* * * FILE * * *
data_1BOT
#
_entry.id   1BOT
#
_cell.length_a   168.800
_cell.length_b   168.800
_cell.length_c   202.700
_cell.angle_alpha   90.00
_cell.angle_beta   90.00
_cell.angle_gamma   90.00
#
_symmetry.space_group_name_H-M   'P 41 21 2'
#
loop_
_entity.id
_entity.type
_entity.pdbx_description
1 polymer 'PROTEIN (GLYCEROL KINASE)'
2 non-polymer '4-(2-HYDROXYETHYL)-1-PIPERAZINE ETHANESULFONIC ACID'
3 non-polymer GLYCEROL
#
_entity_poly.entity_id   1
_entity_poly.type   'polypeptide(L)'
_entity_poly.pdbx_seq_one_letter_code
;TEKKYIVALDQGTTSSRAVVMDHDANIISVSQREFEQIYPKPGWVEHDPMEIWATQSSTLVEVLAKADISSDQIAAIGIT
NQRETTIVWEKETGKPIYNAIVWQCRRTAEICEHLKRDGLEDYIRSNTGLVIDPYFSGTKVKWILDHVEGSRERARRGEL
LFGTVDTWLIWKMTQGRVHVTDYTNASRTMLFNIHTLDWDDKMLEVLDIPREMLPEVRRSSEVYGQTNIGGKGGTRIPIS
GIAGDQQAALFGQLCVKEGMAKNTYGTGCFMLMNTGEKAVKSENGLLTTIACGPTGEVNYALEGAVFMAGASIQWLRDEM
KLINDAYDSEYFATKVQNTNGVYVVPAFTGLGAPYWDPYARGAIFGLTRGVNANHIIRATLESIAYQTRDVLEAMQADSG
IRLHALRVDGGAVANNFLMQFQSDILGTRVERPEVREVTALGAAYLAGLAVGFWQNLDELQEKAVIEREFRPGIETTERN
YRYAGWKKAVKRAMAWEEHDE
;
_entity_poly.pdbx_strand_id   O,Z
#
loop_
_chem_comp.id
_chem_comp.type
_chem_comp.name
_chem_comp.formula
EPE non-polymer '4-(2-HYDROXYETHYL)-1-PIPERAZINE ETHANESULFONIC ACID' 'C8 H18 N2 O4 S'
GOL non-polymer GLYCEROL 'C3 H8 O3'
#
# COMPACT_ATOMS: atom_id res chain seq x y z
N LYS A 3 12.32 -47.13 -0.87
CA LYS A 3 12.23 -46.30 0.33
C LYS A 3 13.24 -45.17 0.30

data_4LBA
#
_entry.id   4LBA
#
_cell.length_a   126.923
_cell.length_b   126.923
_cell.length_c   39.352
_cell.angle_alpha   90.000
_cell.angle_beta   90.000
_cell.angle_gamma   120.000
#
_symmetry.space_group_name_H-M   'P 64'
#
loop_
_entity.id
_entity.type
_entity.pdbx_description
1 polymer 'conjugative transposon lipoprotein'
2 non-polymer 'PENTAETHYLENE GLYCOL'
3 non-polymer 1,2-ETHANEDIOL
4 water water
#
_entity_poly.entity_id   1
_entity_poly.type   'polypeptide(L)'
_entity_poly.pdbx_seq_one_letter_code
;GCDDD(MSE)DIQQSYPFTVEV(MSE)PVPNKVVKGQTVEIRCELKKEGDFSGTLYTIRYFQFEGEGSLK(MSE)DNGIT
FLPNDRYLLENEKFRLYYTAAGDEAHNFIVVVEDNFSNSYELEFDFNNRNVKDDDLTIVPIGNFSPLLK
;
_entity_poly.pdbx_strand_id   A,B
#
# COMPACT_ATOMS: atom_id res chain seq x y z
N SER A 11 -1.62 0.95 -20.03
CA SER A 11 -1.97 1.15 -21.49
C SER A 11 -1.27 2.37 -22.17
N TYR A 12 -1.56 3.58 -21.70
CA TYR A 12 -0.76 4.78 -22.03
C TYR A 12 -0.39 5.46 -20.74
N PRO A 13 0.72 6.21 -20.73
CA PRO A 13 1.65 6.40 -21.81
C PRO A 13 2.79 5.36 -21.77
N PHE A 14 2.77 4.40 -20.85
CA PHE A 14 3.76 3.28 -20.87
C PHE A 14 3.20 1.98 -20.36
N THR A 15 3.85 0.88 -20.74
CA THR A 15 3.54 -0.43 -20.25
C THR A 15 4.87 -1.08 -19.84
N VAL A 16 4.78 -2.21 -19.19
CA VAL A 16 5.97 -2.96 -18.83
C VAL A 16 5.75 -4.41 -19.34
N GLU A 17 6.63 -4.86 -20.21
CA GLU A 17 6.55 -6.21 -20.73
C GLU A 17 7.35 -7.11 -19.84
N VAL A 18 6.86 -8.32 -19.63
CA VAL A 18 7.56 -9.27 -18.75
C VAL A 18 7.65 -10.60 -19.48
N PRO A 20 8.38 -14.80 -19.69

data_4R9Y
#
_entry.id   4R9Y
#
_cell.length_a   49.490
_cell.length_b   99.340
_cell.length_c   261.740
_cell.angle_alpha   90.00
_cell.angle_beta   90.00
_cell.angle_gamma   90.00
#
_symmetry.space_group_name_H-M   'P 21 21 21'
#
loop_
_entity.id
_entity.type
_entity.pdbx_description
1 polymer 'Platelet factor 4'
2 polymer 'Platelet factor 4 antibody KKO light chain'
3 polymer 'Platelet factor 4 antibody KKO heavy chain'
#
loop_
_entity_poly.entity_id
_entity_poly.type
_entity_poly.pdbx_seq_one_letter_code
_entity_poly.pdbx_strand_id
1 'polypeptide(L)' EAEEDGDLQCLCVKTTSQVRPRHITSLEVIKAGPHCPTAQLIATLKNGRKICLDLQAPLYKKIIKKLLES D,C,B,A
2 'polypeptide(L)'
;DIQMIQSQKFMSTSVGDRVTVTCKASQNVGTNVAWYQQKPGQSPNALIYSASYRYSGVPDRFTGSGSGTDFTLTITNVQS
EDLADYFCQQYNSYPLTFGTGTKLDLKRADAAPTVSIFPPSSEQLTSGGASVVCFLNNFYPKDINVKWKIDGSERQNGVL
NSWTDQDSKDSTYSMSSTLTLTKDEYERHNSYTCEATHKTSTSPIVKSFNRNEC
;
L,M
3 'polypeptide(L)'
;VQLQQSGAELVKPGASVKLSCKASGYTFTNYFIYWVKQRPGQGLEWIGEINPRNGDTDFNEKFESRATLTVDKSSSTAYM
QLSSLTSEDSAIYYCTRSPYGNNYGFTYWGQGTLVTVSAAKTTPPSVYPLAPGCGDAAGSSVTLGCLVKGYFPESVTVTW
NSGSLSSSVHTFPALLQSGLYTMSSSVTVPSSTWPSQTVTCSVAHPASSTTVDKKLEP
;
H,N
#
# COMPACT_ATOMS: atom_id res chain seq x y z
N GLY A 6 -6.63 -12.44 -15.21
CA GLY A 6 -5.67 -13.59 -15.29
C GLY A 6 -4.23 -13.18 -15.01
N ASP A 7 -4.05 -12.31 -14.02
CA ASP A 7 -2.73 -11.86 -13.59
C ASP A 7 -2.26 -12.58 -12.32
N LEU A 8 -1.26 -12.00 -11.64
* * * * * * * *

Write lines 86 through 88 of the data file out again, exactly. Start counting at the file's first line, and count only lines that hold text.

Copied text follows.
C PRO A 13 2.79 5.36 -21.77
N PHE A 14 2.77 4.40 -20.85
CA PHE A 14 3.76 3.28 -20.87